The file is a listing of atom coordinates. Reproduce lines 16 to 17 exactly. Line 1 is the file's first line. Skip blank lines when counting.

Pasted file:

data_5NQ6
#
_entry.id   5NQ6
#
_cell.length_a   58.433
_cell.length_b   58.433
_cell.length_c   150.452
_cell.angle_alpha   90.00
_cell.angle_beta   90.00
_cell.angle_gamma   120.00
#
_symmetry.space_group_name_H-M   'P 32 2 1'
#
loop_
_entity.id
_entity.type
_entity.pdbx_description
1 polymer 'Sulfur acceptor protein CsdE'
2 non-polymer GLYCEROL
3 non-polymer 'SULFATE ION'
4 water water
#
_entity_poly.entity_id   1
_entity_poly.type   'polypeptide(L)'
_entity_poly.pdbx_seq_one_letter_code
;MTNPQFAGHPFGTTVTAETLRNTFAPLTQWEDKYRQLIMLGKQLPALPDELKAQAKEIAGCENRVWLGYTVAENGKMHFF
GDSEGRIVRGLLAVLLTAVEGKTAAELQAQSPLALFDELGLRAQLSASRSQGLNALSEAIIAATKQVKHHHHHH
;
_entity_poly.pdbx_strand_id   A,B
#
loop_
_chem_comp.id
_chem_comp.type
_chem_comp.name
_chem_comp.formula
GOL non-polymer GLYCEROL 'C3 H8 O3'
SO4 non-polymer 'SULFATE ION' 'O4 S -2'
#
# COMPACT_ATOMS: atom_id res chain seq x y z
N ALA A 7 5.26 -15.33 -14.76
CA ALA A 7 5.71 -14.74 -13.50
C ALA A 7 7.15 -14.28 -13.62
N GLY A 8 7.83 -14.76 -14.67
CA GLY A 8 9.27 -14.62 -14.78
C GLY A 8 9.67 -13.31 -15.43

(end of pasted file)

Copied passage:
_entity.type
_entity.pdbx_description